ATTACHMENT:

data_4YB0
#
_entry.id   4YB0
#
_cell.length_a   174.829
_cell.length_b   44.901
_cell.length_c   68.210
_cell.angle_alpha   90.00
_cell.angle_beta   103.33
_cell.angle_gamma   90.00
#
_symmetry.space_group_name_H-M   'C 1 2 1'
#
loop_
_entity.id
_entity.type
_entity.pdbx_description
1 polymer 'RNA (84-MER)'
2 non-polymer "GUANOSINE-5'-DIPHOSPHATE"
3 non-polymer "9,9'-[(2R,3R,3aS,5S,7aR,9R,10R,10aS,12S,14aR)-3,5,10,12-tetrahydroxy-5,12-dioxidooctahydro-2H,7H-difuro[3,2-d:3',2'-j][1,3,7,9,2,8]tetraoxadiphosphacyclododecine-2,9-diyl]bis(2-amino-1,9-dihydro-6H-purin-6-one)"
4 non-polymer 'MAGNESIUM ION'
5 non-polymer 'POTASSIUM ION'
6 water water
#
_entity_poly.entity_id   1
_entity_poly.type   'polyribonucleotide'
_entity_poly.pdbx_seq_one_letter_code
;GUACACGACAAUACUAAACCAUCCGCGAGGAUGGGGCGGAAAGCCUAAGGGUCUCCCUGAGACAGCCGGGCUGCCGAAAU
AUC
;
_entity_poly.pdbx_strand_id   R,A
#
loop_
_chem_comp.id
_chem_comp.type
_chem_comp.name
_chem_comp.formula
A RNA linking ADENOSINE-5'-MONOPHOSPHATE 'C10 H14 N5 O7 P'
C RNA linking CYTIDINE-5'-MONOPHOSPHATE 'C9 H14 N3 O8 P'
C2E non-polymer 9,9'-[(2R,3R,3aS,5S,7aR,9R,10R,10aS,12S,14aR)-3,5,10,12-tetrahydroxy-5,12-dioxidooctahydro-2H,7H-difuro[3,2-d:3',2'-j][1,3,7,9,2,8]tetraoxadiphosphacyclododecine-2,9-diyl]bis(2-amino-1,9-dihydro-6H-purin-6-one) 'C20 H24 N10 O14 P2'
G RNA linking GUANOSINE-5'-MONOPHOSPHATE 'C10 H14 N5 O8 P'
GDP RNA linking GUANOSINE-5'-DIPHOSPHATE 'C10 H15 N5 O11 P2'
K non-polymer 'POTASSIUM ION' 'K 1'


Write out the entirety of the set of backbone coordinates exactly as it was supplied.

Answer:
data_4YB0
#
_entry.id   4YB0
#
_cell.length_a   174.829
_cell.length_b   44.901
_cell.length_c   68.210
_cell.angle_alpha   90.00
_cell.angle_beta   103.33
_cell.angle_gamma   90.00
#
_symmetry.space_group_name_H-M   'C 1 2 1'
#
loop_
_entity.id
_entity.type
_entity.pdbx_description
1 polymer 'RNA (84-MER)'
2 non-polymer "GUANOSINE-5'-DIPHOSPHATE"
3 non-polymer "9,9'-[(2R,3R,3aS,5S,7aR,9R,10R,10aS,12S,14aR)-3,5,10,12-tetrahydroxy-5,12-dioxidooctahydro-2H,7H-difuro[3,2-d:3',2'-j][1,3,7,9,2,8]tetraoxadiphosphacyclododecine-2,9-diyl]bis(2-amino-1,9-dihydro-6H-purin-6-one)"
4 non-polymer 'MAGNESIUM ION'
5 non-polymer 'POTASSIUM ION'
6 water water
#
_entity_poly.entity_id   1
_entity_poly.type   'polyribonucleotide'
_entity_poly.pdbx_seq_one_letter_code
;GUACACGACAAUACUAAACCAUCCGCGAGGAUGGGGCGGAAAGCCUAAGGGUCUCCCUGAGACAGCCGGGCUGCCGAAAU
AUC
;
_entity_poly.pdbx_strand_id   R,A
#
loop_
_chem_comp.id
_chem_comp.type
_chem_comp.name
_chem_comp.formula
A RNA linking ADENOSINE-5'-MONOPHOSPHATE 'C10 H14 N5 O7 P'
C RNA linking CYTIDINE-5'-MONOPHOSPHATE 'C9 H14 N3 O8 P'
C2E non-polymer 9,9'-[(2R,3R,3aS,5S,7aR,9R,10R,10aS,12S,14aR)-3,5,10,12-tetrahydroxy-5,12-dioxidooctahydro-2H,7H-difuro[3,2-d:3',2'-j][1,3,7,9,2,8]tetraoxadiphosphacyclododecine-2,9-diyl]bis(2-amino-1,9-dihydro-6H-purin-6-one) 'C20 H24 N10 O14 P2'
G RNA linking GUANOSINE-5'-MONOPHOSPHATE 'C10 H14 N5 O8 P'
GDP RNA linking GUANOSINE-5'-DIPHOSPHATE 'C10 H15 N5 O11 P2'
K non-polymer 'POTASSIUM ION' 'K 1'